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Should I use a poultice to remove an olive oil stain from quartzite?

Q. We just installed our new quartzite slab on to our kitchen island and three days later we have a distinctly round stain from where our olive oil dispenser was sitting on the counter. Should I be using poultice to get this out, or is there a better product for a stain like this?

A. As you guessed, a poultice is the way to go. If the oil is still fresh, try sprinkling a generous portion of poultice powder (for example, diatomaceous earth) on the spill and let it stand for 12-24 hours. When you remove the dry poultice, wet the spot with a mixture of degreaser and water. Keep it wet for 30 minutes, then blot the area with a clean white cloth. The stone may take a while to dry out and may appear darker than the surrounding stone for a while. If the oil spot persists, apply a poultice made with a solvent (commercial paint remover works well) and poultice powder as follows:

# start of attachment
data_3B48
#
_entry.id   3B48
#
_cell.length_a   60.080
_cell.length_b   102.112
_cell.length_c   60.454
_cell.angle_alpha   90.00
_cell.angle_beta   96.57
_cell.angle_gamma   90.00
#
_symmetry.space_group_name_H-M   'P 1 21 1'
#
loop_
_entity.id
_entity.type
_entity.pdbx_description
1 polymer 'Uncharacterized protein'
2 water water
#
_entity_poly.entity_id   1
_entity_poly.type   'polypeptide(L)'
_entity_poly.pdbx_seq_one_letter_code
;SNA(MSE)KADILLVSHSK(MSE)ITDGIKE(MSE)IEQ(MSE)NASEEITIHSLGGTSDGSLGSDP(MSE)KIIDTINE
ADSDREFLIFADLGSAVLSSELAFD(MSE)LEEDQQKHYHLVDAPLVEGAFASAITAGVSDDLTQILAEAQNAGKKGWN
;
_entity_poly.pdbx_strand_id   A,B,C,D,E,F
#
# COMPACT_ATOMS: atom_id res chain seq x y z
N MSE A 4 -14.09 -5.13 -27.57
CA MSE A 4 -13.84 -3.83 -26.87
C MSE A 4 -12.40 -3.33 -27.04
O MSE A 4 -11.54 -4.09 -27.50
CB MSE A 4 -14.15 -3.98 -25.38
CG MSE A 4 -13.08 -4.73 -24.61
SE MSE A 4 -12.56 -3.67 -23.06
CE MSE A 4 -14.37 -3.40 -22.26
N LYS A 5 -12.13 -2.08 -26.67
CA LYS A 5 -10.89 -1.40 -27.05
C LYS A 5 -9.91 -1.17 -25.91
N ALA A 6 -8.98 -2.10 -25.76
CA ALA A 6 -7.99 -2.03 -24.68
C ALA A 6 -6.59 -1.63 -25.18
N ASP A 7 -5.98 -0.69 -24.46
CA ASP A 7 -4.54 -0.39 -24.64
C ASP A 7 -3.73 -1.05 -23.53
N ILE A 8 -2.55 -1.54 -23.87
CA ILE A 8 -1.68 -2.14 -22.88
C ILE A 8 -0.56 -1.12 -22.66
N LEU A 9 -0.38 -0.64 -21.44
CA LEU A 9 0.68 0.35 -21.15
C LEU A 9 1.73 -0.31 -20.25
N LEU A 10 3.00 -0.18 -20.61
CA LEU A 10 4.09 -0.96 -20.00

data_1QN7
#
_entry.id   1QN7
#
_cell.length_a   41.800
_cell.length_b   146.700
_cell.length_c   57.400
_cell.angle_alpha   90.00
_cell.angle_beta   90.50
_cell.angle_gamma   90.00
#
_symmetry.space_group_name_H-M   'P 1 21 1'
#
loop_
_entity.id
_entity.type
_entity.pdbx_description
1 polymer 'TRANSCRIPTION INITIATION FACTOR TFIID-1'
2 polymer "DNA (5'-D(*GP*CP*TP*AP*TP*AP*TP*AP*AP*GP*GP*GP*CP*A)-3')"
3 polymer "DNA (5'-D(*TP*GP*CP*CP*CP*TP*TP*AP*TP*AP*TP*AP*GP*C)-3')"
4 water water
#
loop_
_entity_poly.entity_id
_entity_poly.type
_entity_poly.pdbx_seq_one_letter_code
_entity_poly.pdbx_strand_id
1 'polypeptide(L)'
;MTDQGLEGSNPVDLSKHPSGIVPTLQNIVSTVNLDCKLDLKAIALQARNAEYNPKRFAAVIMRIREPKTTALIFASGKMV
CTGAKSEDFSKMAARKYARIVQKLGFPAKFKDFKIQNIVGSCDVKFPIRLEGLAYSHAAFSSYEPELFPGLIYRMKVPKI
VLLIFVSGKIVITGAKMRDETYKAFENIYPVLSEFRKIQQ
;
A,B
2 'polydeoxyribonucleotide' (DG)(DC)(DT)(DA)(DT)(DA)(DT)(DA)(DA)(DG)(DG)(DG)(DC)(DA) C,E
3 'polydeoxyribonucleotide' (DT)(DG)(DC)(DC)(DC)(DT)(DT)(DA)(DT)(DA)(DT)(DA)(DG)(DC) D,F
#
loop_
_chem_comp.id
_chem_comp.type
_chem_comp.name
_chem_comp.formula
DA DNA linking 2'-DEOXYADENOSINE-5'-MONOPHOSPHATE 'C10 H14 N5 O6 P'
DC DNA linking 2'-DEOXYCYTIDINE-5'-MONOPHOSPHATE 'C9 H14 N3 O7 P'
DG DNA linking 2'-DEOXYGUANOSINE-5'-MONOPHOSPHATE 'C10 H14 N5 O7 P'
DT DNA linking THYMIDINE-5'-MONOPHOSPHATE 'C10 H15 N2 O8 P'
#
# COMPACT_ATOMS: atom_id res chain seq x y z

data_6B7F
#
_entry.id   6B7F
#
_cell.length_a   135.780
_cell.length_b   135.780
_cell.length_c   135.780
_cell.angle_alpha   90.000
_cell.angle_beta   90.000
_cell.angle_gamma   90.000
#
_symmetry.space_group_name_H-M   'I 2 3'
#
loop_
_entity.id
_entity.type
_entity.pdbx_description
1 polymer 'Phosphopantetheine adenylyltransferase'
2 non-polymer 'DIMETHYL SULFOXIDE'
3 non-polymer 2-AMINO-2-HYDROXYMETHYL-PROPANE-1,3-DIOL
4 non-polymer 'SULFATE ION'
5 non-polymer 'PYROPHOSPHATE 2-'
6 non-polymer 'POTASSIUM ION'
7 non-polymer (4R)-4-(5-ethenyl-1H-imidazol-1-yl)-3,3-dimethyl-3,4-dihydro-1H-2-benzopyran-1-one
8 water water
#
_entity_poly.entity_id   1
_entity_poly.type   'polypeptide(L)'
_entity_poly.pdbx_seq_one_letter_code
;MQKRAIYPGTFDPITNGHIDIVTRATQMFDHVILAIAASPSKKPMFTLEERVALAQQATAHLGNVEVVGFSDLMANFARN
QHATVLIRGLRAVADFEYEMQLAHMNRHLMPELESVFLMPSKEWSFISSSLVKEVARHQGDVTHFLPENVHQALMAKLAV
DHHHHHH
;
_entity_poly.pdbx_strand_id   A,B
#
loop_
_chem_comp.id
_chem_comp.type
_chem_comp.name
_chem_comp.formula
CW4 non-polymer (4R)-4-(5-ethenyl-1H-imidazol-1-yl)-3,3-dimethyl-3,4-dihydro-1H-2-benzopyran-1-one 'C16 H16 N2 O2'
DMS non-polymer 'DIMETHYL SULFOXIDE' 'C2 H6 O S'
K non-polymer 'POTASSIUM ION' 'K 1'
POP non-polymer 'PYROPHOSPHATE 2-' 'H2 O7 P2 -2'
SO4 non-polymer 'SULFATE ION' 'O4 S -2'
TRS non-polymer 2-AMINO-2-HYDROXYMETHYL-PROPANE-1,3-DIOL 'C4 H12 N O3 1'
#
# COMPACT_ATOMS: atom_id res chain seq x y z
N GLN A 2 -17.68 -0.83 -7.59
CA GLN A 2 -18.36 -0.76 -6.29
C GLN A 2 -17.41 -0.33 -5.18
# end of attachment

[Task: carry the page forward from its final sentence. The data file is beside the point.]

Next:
Wet the stained area with distilled water. Pre-wetting fills the pores of the stone with water, isolating the stain and accelerating the removal by the chemical.Pre-mix the powder and the chemical into a thick paste the consistency of peanut butter. Apply the poultice to the stain, being careful not to spill any on the unstained areas. Apply the poultice approximately one-quarter-inch thick, overlapping the stained area by about one inch. Cover the poultice with plastic (food wrap works very well). Tape the plastic down with painter‘s tape to seal the edges. Allow the poultice to dry thoroughly. This is a very important step. The drying of the poultice is what pulls the stain from the stone into the poultice material. If the poultice is not allowed to dry, the stain may not be removed. Drying usually takes from 24 to 48 hours. After 24 to 48 hours, remove the plastic. If the poultice is still wet, allow it to dry completely. Remove the poultice from the stain using a plastic putty knife. Rinse with distilled water and buff dry with a soft cloth. The stone may be darker where the poultice used to be because of moisture from the poultice. This will evaporate after a while. If the stain is not removed, but you do see some improvement, apply the poultice again. It may take five applications or more for difficult stains. For further assistance, contact your stone restoration contractor. If you do not already have one, contact us. We can check if one of our SurpHaces PRO Partners provides services in your area. Good luck! Let us know how it goes!

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